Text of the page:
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Six things SunRail can do to improve service right now

We love you, SunRail, but you need to work on some things

Photo: Photo courtesy of SunRail, License: N/A

Photo courtesy of SunRail

It’s only been a couple of months since SunRail – the Orlando area’s first commuter-rail line – started its passenger service from Sand Lake Road to DeBary. Our verdict: We love it. It’s convenient, it’s clean and it’s moderately on time (it definitely beats the bus on that score). For those of us who use it regularly (including this writer, who takes it from Maitland to Orlando, then bikes from the station to the Orlando Weekly office in Colonialtown), the positive outweighs the negative on this venture. That’s not to say that SunRail is perfect. It’s not. But fortunately, it’s also a work in progress. According to plans for SunRail’s second phase, the rail service will expand in 2016, adding stops as far north as DeLand and as far south as Poinciana. U.S. Rep. John Mica has even suggested that there should be future expansions, perhaps through Apopka and into Lake County.

Those kinds of changes are pretty far off (and they’re also expensive), but in the meantime, we’ve got some suggestions for smaller changes that could happen right now to make SunRail a better, smarter and more user-friendly experience.

1. Make more room for bicycles and wheelchairs 
For a commuter train that’s supposed to encourage Orlandoans to use different forms of transportation to get around town, there’s surprisingly little room designated for bicycles on the SunRail. There are just two spots for bikes downstairs in each car, and there are more cyclists than that using the train at any given time. If there were more bike-friendly spaces on the train, you could attract even more people to use it – after all, just about anywhere you get off a SunRail train, there’s really no easy way to get to your ultimate destination. If you’re in Winter Park or downtown Orlando, you can get around on foot. But some of these stations drop you off in a parking lot. You’d need a bike, at least, to get anywhere from there. We asked a polite conductor what would happen if more cyclists started to use the train; he told us that if the train became too crowded, some cyclists wouldn’t be allowed to ride the train because their bikes would take up too much space in the aisles.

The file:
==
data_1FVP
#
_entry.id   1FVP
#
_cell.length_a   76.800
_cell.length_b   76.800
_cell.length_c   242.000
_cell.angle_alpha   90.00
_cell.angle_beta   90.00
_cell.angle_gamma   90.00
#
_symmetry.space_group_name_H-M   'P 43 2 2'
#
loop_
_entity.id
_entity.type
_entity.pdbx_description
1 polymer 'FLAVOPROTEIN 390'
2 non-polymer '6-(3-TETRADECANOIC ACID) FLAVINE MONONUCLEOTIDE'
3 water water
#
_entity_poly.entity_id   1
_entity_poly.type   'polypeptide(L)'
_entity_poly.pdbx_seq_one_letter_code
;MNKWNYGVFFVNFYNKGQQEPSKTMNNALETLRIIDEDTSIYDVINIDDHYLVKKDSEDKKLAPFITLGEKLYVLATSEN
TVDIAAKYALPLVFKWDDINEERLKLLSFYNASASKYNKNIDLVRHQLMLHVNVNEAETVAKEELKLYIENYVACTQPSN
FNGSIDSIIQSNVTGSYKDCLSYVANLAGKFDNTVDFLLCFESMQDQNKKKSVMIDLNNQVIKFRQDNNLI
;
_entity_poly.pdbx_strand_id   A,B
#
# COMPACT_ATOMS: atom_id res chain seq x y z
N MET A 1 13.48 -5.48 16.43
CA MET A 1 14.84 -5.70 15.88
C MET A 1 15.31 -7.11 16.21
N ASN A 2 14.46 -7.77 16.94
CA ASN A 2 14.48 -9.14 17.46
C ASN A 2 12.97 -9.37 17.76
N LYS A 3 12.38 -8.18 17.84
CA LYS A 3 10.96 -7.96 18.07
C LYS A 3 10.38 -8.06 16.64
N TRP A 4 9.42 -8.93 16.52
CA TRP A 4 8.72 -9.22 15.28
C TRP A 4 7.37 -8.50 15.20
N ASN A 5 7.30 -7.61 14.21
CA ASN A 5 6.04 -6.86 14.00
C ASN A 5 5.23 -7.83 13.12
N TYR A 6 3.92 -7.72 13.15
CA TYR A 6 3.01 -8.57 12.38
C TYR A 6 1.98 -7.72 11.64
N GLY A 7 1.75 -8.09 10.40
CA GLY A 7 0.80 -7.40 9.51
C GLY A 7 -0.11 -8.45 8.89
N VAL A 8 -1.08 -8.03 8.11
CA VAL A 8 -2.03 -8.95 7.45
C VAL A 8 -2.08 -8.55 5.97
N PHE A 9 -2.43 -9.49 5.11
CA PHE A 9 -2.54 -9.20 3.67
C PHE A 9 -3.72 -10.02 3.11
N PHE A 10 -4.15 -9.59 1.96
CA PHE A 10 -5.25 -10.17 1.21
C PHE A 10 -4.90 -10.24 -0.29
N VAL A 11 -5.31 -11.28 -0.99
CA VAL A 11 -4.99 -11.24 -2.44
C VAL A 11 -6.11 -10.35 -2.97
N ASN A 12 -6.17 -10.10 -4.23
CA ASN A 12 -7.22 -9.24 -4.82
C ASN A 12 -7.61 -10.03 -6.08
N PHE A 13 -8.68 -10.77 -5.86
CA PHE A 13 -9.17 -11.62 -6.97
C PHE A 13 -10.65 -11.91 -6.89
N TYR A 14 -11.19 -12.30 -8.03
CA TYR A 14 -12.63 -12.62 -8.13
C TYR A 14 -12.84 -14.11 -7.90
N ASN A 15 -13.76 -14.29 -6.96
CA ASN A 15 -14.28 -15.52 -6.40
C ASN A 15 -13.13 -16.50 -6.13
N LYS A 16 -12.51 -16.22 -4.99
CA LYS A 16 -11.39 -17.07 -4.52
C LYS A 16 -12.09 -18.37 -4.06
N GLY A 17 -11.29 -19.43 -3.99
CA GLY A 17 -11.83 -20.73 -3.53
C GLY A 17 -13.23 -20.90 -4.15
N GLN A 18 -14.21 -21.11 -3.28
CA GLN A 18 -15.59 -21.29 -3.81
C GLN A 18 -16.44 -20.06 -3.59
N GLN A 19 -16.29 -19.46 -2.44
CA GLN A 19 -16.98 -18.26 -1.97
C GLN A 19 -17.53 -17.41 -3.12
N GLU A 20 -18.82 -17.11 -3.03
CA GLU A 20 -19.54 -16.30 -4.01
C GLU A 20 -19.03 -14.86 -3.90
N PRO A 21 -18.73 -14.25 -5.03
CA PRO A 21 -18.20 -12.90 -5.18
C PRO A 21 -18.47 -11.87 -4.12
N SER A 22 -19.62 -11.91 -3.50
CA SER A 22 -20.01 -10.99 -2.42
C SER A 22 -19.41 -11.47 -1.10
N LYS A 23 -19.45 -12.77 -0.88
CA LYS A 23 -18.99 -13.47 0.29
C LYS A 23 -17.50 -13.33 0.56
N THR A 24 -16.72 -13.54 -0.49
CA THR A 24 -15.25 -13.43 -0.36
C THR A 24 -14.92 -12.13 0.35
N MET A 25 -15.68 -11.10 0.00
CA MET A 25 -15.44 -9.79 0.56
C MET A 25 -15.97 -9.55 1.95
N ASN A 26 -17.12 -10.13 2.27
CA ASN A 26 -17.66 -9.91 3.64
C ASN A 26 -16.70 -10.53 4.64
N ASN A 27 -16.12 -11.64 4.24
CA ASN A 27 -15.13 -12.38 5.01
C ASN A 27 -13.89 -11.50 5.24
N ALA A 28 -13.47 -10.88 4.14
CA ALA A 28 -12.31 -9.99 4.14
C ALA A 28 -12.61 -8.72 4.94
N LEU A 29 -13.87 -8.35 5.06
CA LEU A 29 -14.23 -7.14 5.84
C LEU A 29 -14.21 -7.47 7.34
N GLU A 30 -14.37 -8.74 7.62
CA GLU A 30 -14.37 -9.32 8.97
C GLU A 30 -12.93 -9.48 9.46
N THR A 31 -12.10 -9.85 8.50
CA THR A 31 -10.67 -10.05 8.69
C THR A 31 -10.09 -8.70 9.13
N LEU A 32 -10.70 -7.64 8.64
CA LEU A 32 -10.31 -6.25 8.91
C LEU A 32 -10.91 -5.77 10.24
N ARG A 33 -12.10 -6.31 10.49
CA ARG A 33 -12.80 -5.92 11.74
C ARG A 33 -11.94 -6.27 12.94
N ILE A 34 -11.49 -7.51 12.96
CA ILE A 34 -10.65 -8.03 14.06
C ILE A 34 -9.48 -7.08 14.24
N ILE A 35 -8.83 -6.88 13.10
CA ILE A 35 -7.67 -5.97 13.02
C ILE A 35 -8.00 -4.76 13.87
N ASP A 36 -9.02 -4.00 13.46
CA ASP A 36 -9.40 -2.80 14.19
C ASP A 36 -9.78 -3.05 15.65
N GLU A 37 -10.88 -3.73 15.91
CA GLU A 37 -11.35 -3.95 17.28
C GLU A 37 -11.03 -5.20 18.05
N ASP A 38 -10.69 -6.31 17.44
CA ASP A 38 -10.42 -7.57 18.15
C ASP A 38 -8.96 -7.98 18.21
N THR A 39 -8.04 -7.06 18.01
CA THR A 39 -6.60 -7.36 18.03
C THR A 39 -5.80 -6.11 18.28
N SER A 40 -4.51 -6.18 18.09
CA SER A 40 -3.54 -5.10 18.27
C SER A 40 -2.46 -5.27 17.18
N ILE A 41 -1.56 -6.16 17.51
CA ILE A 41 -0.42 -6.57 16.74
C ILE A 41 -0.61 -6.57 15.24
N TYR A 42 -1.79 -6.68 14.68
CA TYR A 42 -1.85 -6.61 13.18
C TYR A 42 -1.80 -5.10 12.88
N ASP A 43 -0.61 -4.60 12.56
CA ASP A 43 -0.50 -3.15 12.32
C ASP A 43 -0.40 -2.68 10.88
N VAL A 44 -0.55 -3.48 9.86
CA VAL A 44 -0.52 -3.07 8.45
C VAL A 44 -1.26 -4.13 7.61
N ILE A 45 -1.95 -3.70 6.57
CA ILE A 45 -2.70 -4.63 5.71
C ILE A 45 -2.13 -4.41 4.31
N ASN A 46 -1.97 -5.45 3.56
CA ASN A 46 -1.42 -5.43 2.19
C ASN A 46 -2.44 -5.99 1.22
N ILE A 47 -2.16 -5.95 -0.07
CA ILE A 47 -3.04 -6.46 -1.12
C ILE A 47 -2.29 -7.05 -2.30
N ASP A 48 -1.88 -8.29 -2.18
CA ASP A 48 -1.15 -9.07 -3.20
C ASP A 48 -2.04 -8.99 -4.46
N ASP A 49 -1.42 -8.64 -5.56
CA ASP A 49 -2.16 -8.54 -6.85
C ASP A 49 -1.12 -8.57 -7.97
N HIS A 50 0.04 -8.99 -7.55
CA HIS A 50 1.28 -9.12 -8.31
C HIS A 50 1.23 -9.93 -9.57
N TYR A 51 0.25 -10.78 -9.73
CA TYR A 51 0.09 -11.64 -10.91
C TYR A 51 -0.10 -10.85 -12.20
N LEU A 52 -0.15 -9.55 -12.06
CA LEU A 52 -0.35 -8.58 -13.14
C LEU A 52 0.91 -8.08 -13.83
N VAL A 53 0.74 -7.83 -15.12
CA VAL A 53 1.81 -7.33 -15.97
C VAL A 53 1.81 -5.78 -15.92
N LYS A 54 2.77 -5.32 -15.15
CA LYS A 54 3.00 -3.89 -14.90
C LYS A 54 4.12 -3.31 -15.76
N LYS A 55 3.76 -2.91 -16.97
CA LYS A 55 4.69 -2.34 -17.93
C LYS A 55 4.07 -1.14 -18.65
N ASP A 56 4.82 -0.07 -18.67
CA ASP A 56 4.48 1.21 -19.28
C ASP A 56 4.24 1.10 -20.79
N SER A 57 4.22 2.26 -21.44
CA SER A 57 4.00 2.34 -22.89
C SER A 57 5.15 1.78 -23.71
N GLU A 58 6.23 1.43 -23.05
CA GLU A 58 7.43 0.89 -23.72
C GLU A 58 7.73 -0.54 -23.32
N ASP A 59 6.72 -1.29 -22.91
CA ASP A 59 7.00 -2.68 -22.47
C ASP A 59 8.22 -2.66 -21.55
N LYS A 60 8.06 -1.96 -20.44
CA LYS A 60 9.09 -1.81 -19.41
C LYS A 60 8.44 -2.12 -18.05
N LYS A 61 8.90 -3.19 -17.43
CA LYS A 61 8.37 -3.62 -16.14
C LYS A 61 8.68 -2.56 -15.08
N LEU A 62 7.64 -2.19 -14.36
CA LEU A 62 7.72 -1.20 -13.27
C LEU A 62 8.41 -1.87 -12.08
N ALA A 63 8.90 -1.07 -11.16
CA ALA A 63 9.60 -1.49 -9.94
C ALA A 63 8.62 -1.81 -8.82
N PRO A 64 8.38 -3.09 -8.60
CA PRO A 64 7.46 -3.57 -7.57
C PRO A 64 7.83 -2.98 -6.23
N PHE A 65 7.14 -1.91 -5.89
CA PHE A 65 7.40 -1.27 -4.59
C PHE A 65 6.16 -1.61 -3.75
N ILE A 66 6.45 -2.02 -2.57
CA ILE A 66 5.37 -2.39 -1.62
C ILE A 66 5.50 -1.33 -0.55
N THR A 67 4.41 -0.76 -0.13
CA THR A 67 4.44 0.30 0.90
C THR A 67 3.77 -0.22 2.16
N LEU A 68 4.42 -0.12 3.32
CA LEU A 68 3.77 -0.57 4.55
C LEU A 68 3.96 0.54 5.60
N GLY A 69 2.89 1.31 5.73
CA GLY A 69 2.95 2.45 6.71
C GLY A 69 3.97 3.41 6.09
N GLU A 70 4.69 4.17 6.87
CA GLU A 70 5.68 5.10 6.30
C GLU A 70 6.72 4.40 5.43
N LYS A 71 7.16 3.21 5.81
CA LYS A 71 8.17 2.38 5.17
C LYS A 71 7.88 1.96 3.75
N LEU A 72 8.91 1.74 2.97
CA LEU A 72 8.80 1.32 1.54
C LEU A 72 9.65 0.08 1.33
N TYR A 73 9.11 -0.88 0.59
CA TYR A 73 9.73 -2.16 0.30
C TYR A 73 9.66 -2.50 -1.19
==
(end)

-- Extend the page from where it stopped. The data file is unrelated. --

We also couldn’t help but notice that, while SunRail is fully wheelchair accessible and has accessible restrooms, there aren’t very many designated wheelchair spaces, either.

2. Increase carrying capacity
The SunRail stations opened to paying customers May 19, and since then there’s been an average of 4,100 daily commuters riding the rails. But each SunRail train only has two passenger cars, and each car has a carrying capacity of only 300 people. So the trains fill up quickly, and sometimes it’s standing room only during the busiest times of day. SunRail briefly added a third car to its busiest trains to help accommodate the traffic, but then they quickly revoked it, because the equipment isn’t supposed to be used until 2016, when the service expands. It was the worst tease ever.

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